Australia trying to confirm death of IS militant Mohammad Ali Baryalei
The Australian government says it is trying to confirm reports that the most senior Australian member of Islamic State (IS) has been killed in Syria.
Mohammad Ali Baryalei is believed to have recruited scores of Australians to fight with IS in the Middle East.
He was also accused of being behind a plot to carry out "demonstration killings" in Sydney.
Foreign Minister Julie Bishop said the government was seeking to verify the reports.
"I can't confirm it at this stage," she told reporters at a function in Canberra.
Mr Baryalei had reportedly been working for IS on the Turkey-Syria border, facilitating the passage of volunteer fighters into Syria.
Australian media reported on Wednesday that a Sydney friend of Mr Baryalei who is now living in Syria posted on Facebook on Tuesday night that the jihadist had been "martyred".
"I've just received the news that our beloved brother Mohammad Ali who was recently strongly attacked by Australian media has been martyred," the post reportedly said.
The Australian government has issued a warrant for Mr Baryalei's arrest.
Ms Bishop said that if the reports were verified, the government would be "unrelenting" in tracking down details of who Mr Baryalei had been in contact with, where he had been overseas and who he had telephoned.
Australia's biggest ever counter-terrorism raids carried out in Sydney and Brisbane last month are said to have been linked to an intercepted phone call involving him.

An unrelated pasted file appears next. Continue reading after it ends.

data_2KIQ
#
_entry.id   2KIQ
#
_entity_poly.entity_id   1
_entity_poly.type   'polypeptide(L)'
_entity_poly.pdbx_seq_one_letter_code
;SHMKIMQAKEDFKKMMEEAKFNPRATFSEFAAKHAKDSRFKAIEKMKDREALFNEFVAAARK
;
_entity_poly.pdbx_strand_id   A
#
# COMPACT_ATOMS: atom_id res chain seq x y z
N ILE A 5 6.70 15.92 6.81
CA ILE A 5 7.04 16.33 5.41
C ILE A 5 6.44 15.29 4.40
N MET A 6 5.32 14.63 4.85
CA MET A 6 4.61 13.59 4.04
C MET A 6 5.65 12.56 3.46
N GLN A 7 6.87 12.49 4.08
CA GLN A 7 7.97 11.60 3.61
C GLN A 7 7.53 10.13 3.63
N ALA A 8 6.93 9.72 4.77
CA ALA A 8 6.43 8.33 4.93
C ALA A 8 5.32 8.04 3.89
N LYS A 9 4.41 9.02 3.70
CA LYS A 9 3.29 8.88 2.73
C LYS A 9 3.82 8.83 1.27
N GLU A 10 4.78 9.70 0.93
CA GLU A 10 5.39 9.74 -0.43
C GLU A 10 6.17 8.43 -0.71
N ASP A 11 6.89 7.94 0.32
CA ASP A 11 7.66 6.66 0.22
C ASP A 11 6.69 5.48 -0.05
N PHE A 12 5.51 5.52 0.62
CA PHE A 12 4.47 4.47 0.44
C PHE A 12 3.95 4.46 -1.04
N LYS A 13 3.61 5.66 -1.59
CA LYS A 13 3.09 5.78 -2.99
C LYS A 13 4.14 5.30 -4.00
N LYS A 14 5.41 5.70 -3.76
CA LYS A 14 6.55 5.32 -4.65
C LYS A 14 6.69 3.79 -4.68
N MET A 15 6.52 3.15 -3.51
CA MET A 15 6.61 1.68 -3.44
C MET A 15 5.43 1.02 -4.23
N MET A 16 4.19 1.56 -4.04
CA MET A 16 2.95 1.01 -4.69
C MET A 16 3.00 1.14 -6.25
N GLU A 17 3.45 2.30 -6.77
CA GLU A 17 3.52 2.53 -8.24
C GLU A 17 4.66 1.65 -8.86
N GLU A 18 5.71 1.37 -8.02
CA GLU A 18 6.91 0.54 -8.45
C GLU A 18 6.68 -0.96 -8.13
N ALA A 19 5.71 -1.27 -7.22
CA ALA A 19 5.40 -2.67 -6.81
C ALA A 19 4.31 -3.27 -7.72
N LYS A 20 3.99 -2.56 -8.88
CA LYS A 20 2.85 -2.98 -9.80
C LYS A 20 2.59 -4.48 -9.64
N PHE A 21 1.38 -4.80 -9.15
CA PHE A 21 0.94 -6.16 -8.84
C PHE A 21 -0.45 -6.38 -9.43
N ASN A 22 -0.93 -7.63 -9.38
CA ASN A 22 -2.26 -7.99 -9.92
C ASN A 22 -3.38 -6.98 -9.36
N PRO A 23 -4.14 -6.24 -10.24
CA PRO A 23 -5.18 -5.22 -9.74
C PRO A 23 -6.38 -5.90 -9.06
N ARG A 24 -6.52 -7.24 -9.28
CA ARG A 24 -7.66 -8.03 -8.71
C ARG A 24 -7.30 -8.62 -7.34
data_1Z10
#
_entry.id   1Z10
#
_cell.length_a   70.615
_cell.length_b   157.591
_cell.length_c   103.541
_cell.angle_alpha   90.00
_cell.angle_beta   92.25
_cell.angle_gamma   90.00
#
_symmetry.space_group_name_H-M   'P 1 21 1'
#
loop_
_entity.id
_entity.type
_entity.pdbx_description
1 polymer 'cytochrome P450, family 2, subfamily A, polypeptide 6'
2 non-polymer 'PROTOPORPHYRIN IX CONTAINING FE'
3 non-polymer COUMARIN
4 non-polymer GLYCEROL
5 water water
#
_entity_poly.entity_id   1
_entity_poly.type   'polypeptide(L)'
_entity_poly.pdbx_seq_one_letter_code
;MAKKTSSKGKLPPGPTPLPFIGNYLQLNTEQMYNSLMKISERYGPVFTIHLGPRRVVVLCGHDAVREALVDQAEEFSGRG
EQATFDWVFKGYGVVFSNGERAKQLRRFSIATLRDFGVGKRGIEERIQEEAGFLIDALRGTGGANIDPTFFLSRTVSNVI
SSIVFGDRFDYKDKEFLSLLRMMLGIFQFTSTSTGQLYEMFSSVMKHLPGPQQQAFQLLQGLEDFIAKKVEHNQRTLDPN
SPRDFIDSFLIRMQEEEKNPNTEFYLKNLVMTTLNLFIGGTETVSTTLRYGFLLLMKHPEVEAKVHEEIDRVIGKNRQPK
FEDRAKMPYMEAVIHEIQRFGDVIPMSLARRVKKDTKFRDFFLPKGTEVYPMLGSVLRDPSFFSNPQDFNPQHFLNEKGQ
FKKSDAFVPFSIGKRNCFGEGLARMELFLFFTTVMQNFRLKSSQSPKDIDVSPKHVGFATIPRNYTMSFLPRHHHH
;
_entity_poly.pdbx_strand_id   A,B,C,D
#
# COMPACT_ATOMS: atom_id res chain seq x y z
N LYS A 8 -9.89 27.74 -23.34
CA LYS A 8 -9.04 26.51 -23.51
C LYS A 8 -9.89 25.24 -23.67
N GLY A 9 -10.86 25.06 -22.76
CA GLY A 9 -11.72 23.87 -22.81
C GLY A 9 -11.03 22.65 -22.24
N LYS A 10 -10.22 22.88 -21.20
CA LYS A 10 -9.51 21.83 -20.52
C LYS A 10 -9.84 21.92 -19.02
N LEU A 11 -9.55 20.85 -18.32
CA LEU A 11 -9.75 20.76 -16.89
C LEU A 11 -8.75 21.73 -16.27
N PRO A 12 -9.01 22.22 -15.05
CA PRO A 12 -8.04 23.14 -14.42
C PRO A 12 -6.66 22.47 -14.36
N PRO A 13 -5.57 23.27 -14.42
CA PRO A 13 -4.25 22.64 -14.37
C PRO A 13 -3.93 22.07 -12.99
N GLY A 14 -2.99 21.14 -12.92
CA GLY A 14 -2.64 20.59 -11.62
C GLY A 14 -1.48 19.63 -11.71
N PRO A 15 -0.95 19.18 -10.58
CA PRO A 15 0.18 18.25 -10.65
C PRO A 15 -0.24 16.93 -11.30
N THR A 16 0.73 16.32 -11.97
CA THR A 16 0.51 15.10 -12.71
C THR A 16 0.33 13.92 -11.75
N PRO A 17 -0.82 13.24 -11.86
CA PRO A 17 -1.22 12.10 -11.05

Mr Baryalei, a former Sydney bouncer and part-time actor, is said to have encouraged IS sympathisers in Australia to behead a randomly-selected member of the public.
The reports of Mr Baryalei's death come as the government's "foreign fighter" laws passed the Senate.
The new laws will allow the government to suspend passports at short notice and make it an offence to travel to certain areas without a valid reason.
Parliament's human rights committee on Tuesday warned that the bill was likely to breach Australians' human rights.
However, Ms Bishop said the rights in the forefront of the government's mind were those of Australians at risk from terrorists and the rights of minority groups in Iraq and Syria who were being attacked by terrorists.
"We are seeking an appropriate level of power and authority... so that we can keep Australians safe," she said.
"The tragedy is that a number [of young Australians] will be killed, in fact a number of them have been killed in Syria. We urge young Australians not to be radicalised... and not to break Australian law to take up arms with Isil [IS]."
The legislation now goes before the lower house, where the government has a majority.
Australia and foreign fighters:
- 21 Jul: Officials say Australian suicide bomber behind Iraq blast
- 5 Aug: New legislation aimed at preventing people going to fight in the Middle East announced
- 11 Aug: Image emerges of son of Australian fighter holding severed head of Syrian soldier
- 27 Aug: New counter-terrorism units set up in airports to stop departing fighters
- 10 Sept: Brisbane Islamic centre raided; two charged with terrorism offences
- 12 Sept: Australia raises terror threat level
- 14 Sept: PM Abbott commits 600 troops to fight against IS
- 18 Sept: Major anti-terror raids carried out over alleged plot to behead an Australian